Poor parents not encouraging high school completion, study says

October 14, 2012

Parents from poorer backgrounds are less likely to encourage their kids to finish high school, according to a new analysis from the University of Melbourne.

About six in 10 children from low socio-economic in Australia currently complete high school, while 90% of students from more affluent homes finish their secondary studies.

Lead researcher Dr Cain Polidano (0409 703 296), from the Melbourne Institute of Applied Economic and Social Research, said the attitudes of parents played a crucial role.

"Differences in the education of parents are probably the most important factor explaining the gap in school completion rates," he said.

The research found disadvantaged students were not only less likely to plan on completing high school (76% compared to 90% of better-off students), but they were also less likely to believe their parents want them to finish school (58% vs 73%).

"More importantly though, parents on lower incomes are more likely to favour vocational training courses—which have no school completion pre-requisite—over university courses," Dr Polidano said.

"Therefore, those parents may be more willing to let their children quit school.

"It seems many parents aren't aware that more than 95% of schools now offer their own VET courses."

Differences in the quality of schools on offer (including resources, governance, teachers and peers) is estimated to be relatively unimportant in explaining the completion gap.

But the study did find good quality teachers encourage to remain in school, but have little effect on the retention of other students.

"This result underlines the particular importance of teachers in promoting a positive learning culture in low SES schools where may not be the norm among students and their parents," Dr Polidano said

"These findings should help schools and politicians better focus policies aimed at closing the SES completion gap, which is vital to reduce of opportunity."

Explore further: Boys learn better when creative approaches to teaching are used

More information: The research, 'Explaining the SES School Completion Gap' (co-authored by Barbara Hanel and Hielke Buddelmeyer), has been produced as part of the Melbourne Institute's Working Paper Series 2012.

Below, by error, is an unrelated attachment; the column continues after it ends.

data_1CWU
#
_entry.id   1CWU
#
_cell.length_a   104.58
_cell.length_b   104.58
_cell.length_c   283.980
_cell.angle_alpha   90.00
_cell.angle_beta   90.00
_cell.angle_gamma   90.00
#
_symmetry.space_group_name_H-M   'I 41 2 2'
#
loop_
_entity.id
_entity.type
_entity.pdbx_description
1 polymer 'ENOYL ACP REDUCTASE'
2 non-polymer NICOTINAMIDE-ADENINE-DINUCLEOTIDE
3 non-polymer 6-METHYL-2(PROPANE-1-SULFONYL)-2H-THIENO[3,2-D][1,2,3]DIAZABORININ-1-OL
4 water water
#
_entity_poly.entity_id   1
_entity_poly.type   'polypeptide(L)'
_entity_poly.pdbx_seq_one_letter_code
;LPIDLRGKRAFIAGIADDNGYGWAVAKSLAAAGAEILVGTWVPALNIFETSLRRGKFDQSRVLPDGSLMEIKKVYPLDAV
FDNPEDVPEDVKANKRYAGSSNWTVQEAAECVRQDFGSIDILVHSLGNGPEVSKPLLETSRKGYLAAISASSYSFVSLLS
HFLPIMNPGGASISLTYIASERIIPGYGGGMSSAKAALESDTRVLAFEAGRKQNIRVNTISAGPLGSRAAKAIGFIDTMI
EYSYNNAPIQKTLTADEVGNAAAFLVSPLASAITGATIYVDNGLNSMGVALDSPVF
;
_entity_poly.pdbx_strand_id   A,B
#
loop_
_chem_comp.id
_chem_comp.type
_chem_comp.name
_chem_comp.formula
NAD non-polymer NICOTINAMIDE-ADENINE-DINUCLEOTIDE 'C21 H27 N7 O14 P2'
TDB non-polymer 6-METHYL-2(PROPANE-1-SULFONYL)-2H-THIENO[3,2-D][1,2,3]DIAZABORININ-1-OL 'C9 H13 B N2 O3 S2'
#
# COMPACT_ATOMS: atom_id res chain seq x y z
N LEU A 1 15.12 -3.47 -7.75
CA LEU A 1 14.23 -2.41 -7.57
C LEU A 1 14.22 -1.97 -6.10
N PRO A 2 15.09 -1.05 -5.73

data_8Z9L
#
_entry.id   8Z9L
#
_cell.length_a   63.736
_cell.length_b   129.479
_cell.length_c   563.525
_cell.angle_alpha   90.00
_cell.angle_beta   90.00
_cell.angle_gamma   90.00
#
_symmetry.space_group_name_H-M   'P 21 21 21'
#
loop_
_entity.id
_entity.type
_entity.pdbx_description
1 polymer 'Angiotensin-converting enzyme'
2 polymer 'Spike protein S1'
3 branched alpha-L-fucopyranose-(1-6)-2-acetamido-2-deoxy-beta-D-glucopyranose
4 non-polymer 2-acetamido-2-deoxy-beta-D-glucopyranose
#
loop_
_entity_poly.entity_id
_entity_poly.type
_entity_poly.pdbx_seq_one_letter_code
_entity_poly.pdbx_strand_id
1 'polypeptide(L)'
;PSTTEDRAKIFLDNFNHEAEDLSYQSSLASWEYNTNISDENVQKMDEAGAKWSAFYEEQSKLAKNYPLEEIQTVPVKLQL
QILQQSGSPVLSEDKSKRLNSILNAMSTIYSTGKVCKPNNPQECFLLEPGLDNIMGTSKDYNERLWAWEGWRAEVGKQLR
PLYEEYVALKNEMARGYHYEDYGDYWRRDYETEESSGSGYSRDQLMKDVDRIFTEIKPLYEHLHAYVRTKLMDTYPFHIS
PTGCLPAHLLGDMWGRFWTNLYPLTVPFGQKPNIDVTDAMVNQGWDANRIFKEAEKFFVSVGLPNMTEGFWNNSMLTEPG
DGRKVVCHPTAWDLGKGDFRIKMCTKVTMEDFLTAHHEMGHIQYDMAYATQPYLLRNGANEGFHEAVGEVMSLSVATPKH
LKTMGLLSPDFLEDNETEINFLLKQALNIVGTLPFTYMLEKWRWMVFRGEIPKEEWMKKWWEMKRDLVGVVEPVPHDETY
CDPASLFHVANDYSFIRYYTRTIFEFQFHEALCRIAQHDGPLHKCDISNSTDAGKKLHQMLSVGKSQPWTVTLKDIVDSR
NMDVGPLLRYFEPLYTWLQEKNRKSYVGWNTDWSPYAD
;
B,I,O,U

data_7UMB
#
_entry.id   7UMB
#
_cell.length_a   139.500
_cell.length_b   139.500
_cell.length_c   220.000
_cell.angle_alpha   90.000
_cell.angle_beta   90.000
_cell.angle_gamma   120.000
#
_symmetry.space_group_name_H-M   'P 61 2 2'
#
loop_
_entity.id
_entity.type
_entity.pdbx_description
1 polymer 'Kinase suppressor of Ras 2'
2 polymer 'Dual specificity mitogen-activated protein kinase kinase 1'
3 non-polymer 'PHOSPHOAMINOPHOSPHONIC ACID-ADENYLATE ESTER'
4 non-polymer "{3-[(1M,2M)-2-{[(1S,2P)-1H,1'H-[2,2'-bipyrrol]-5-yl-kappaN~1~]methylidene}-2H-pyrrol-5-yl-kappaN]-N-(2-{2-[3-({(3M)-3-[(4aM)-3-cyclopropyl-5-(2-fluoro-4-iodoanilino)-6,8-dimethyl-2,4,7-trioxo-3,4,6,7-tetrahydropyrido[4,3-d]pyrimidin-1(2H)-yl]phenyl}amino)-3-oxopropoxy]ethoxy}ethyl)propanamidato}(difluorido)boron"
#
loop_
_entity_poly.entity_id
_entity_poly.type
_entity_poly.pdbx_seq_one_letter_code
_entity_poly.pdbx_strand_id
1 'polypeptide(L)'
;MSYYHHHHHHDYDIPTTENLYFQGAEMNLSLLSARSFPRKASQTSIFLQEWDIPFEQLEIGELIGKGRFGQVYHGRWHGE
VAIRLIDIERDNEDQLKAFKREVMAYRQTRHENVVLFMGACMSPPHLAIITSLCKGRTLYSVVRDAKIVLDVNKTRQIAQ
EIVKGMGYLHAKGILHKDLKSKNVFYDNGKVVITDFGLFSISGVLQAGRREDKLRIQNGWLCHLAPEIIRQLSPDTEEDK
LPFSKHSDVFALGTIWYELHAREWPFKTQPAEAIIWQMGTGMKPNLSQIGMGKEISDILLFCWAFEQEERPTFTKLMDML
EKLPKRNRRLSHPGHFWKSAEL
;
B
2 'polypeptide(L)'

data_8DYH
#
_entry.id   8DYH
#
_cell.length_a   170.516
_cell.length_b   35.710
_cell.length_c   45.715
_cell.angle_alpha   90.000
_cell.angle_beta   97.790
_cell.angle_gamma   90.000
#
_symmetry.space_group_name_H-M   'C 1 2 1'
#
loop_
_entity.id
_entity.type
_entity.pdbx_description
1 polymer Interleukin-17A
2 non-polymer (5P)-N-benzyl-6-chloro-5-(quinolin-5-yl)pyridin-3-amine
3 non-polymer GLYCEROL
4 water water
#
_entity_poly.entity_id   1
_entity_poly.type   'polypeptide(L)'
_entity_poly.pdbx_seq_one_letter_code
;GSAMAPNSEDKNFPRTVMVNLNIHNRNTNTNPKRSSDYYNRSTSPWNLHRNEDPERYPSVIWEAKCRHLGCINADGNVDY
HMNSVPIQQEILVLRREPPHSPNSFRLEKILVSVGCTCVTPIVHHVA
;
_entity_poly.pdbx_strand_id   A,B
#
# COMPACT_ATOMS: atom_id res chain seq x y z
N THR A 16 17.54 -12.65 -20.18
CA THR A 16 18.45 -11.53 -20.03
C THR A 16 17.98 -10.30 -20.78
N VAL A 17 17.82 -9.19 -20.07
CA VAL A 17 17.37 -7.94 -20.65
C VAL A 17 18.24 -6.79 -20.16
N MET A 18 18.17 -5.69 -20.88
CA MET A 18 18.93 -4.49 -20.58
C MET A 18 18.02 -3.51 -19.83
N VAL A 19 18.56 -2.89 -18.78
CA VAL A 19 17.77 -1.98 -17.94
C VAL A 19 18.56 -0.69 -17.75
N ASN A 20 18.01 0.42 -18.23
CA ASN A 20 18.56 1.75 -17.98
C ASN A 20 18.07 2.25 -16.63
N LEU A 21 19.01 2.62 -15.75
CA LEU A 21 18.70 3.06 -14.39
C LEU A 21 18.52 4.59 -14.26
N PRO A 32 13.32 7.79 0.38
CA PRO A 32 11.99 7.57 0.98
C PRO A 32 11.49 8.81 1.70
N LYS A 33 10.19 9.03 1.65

Related Stories

Recommended for you

The hand and foot of Homo naledi

October 6, 2015

The second set of papers related to the remarkable discovery of Homo naledi, a new species of human relative, have been published in scientific journal, Nature Communications, on Tuesday, 6 October 2015.

Who you gonna trust? How power affects our faith in others

October 6, 2015

One of the ongoing themes of the current presidential campaign is that Americans are becoming increasingly distrustful of those who walk the corridors of power – Exhibit A being the Republican presidential primary, in which ...

The dark side of Nobel prizewinning research

October 4, 2015

Think of the Nobel prizes and you think of groundbreaking research bettering mankind, but the awards have also honoured some quite unhumanitarian inventions such as chemical weapons, DDT and lobotomies.

How much for that Nobel prize in the window?

October 3, 2015

No need to make peace in the Middle East, resolve one of science's great mysteries or pen a masterpiece: the easiest way to get yourself a Nobel prize may be to buy one.


Please sign in to add a comment. Registration is free, and takes less than a minute. Read more

Click here to reset your password.
Sign in to get notified via email when new comments are made.